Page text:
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Air Travel

post #1 of 53
Thread Starter 
I vaguely remember this being posted on AAAC once. Seeing as there is no search function (and I'm lazy), I'll bring it up again.

What's your usual plane travel attire?

For me...tends to be a cotton navy blazer (or wool in the cooler months), pair of chinos or dark-wash jeans if I'm feeling trendy, and an open-necked shirt. Tie is too restrictive for air travel.

In my experience, slipons are a good idea, mostly for ergonomic purposes.
post #2 of 53
If I'm smuggling something, e.g. booze or food, and want to avoid attention I'll wear a suit and tie. Otherwise, something comfortable like polo and jeans.
post #3 of 53
Depends on whether I am traveling for work or play. For work, I generally wear a suit, unless I am traveling the night before a meeting the next day.

Even for play, my attire depends in part on length of travel and destination. To Europe, I will generally wear comfortable jeans, a collared shirt and a zip cardigan. And loafers of some style. Longer flights, say to Asia, may prompt me to wear a few more layers to deal with 15 hours on a plane. Or I'll pack a separate outfit to change into during a layover in ICN/NRTprior to arriving in BKK/SIN/KL.
post #4 of 53
Always Jeans, always black Prada Sport (now Linea Rosa) loafers. I always wear jeans when not at work, and those are the most comfortable nice looking shoes I've ever tried. I vary the top half a little more, with anything from a t-shirt and sweater or polo shirt to a button down and blazer. I will sometimes kick it up a notch when waiting for a "battlefield" upgrade. Frequent flyers will know what I'm talking about, and those who don't probably won't be affected by it.
post #5 of 53
My typical clothing for the San Francisco-New York trip is a navy blazer with silver buttons, a pair of Levi's, a long sleeved checked shirt, an undershirt to keep me warm at 37,000 feet, black over-the-calf socks, black shoes, and a colorful print pocket square to finish it all off. I also slip a flask of vodka into my jacket to help smooth the flight out. I can go from the plane to the hotel and then to a casual dinner without changing.
post #6 of 53
Thin-soled loafers on the feet, whatever is appropriate for when I get off the plane. If I can be wearing whatever, then usually a sportcoat, shirt, and jeans on top of the loafers. No extra metal, such as cufflinks.
post #7 of 53
Quote:
Originally Posted by DandySF
My typical clothing for the San Francisco-New York trip is a navy blazer with silver buttons, a pair of Levi's, a long sleeved checked shirt, an undershirt to keep me warm at 37,000 feet, black over-the-calf socks, black shoes, and a colorful print pocket square to finish it all off. I also slip a flask of vodka into my jacket to help smooth the flight out. I can go from the plane to the hotel and then to a casual dinner without changing.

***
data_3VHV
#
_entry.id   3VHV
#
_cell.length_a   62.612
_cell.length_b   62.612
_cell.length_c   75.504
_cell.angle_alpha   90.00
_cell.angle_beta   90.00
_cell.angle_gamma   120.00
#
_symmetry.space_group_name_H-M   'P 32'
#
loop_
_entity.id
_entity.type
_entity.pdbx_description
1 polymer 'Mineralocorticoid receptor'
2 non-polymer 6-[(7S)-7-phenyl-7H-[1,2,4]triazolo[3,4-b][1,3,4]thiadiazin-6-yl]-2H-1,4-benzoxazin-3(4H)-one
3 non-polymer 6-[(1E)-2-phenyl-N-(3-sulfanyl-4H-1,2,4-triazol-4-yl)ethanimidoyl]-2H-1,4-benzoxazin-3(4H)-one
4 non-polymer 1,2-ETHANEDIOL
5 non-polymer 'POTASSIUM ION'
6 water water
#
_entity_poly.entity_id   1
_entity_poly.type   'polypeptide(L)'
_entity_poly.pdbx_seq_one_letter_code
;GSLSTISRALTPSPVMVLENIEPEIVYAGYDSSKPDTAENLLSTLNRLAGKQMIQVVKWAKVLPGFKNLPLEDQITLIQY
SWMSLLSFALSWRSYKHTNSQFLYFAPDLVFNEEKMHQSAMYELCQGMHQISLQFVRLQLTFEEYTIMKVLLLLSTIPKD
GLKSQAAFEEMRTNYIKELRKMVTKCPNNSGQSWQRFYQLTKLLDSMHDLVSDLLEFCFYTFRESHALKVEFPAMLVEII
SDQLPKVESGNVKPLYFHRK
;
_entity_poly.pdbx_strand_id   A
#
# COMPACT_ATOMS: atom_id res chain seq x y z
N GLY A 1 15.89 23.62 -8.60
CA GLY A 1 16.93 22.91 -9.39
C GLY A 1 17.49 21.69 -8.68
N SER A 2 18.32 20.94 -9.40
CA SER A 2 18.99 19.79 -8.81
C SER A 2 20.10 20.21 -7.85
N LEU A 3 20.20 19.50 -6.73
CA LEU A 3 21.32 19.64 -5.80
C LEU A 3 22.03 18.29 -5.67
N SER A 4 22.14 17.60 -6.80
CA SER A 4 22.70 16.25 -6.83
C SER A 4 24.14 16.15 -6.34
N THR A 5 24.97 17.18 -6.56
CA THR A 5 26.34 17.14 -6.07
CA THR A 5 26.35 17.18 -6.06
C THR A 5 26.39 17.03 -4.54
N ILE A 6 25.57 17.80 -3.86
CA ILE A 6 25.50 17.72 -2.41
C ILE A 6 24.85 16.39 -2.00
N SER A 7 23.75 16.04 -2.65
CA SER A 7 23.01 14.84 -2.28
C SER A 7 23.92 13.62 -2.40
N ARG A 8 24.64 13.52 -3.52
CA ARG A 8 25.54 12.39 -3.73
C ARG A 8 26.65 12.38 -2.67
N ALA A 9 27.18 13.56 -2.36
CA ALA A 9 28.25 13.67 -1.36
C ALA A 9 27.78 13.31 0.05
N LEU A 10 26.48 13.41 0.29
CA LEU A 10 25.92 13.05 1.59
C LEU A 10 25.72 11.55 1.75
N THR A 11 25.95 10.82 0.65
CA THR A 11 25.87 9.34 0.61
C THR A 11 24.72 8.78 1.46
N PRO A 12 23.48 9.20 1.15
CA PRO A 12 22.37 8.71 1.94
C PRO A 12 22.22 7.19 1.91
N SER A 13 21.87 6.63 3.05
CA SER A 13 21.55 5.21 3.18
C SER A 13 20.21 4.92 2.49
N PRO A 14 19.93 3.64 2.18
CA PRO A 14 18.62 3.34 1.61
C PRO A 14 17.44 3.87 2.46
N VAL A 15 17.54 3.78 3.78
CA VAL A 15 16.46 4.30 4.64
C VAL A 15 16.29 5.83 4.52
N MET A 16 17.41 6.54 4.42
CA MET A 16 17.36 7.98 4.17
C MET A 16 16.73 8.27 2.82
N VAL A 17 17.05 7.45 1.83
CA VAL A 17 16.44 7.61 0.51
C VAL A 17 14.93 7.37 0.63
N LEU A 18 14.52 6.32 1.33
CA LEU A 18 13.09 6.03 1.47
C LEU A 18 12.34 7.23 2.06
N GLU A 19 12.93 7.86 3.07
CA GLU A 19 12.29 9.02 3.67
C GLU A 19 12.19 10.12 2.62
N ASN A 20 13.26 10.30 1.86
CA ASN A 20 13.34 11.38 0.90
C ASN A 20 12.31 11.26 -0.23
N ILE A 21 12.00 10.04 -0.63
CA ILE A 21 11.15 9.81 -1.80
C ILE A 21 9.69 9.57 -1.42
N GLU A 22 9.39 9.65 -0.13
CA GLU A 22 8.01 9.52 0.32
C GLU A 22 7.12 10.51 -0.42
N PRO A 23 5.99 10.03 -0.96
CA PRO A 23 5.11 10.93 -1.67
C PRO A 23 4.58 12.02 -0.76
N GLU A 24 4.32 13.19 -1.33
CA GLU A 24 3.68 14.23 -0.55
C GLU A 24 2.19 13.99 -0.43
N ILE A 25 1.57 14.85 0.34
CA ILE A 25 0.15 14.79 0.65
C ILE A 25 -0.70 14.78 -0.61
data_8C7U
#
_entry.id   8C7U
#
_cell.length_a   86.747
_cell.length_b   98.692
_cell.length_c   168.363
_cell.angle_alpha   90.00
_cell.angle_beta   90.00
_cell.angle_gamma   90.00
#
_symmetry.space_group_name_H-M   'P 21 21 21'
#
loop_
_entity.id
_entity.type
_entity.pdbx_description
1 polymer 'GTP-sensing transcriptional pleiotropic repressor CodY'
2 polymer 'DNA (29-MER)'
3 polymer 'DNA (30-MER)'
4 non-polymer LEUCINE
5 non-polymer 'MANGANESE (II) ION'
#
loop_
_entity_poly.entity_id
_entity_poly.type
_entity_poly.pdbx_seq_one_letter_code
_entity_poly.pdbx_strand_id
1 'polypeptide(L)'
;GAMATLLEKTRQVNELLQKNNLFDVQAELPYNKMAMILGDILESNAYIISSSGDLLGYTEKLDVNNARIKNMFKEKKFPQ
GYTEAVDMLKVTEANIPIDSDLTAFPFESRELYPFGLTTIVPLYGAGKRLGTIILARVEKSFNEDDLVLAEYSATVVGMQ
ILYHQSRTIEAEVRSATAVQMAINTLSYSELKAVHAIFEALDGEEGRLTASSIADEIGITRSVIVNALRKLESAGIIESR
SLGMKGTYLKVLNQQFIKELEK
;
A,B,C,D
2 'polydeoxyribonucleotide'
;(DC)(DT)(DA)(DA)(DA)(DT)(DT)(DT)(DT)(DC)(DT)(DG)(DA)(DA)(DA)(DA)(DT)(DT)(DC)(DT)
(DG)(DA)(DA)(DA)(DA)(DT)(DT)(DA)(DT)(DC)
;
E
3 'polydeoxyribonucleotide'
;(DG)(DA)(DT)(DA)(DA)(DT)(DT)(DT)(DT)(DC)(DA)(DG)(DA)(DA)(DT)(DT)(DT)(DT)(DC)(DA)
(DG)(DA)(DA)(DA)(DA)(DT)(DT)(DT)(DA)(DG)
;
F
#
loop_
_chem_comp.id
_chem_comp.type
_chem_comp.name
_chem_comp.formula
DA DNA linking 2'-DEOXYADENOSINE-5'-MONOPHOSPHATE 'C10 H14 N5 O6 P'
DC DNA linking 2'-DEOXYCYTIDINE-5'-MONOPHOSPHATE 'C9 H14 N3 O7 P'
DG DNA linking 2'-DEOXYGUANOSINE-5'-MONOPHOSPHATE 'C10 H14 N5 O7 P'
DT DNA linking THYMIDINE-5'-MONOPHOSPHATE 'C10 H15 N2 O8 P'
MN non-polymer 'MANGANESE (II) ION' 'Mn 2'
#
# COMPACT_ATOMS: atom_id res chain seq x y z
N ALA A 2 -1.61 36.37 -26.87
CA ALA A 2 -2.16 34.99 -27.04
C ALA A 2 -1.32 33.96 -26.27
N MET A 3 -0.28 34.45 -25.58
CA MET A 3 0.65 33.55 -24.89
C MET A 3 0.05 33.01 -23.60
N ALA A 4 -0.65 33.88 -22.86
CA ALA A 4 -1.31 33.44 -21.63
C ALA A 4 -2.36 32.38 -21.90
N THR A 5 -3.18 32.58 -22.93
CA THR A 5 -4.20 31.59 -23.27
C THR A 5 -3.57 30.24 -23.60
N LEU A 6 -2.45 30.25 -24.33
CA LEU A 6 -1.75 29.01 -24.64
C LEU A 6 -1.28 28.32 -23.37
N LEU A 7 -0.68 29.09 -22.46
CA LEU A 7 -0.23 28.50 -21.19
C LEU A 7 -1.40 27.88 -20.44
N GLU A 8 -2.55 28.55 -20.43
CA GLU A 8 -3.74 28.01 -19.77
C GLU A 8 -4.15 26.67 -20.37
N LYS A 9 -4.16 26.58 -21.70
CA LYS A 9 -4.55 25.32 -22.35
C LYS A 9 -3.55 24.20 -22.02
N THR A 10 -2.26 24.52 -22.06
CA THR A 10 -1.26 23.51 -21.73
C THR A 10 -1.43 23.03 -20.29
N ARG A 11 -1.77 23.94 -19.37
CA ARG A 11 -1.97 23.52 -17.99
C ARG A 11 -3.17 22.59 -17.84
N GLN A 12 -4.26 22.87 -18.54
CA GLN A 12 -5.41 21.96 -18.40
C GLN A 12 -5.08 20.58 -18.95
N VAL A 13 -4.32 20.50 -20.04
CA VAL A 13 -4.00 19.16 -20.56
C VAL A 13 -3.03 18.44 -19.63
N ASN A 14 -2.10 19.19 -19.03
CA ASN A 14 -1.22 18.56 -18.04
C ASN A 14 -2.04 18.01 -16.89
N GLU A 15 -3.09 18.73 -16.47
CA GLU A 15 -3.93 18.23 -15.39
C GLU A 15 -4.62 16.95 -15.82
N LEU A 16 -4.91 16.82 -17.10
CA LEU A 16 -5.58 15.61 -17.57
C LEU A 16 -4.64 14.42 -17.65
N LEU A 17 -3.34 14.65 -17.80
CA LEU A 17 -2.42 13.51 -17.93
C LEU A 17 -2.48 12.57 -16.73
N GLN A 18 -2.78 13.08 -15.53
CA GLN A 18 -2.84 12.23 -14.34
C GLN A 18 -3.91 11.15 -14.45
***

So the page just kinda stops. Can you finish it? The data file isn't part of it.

OMG matching shoes and socks?! Say it ain't so!
post #8 of 53
ive got 14 hours on a plane separating me from Paris in a couple months, think Ill wear jeans, sneakers, light sweater, and carry a jacket, as the flight gets in to Paris really early morning, so it'll be a cold trip in from de Gaulle.
post #9 of 53
I'll usually wear something comfortable, like a suit/tie or an odd jacket and trousers/tie.
post #10 of 53
I usually wear a pair of chinos, a shirt with 4 pockets (I had a bunch made, specifically for flying) and a hoodie. I love flying in a hoodie, I just pull the hood up and go to sleep.
post #11 of 53
On my last trip, I wore a gray chalkstripe suit on the flight out. On the way back, a bit worse for wear, it was a white button-up shirt with dark jeans.
post #12 of 53
Quote:
Originally Posted by globetrotter
I love flying in a hoodie, I just pull the hood up and go to sleep.
You've just given me one of those "duh, why didn't I think of that" moments!
post #13 of 53
Quote:
Originally Posted by DandySF
I also slip a flask of vodka into my jacket to help smooth the flight out.
Hard liquor is absolutely essential. The airline booze is of poor quality and hugely overpriced. A flask is fine for domestic but I bring a 750ml or 1L bottle for any flight longer than five hours. Bringing your own food is nice too.
post #14 of 53
Quote:
Originally Posted by Kent Wang
Hard liquor is absolutely essential. The airline booze is of poor quality and hugely overpriced. A flask is fine for domestic but I bring a 750ml or 1L bottle for any flight longer than five hours. Bringing your own food is nice too.

I don't drink on flights myself. But if I were, I'd bring my own food at least. Usually drinks are free, no? And they have a decent selection of blended whiskey and vodka.
post #15 of 53
Quote:
Originally Posted by Kent Wang
Hard liquor is absolutely essential. The airline booze is of poor quality and hugely overpriced. A flask is fine for domestic but I bring a 750ml or 1L bottle for any flight longer than five hours. Bringing your own food is nice too.
where does one fly from Texas that is more than 5 hours and does not offer free drinks? all international flights have free alcohol (unless things very different in the US), and domestically, isnt everything within a 5 hour radius of Texas?
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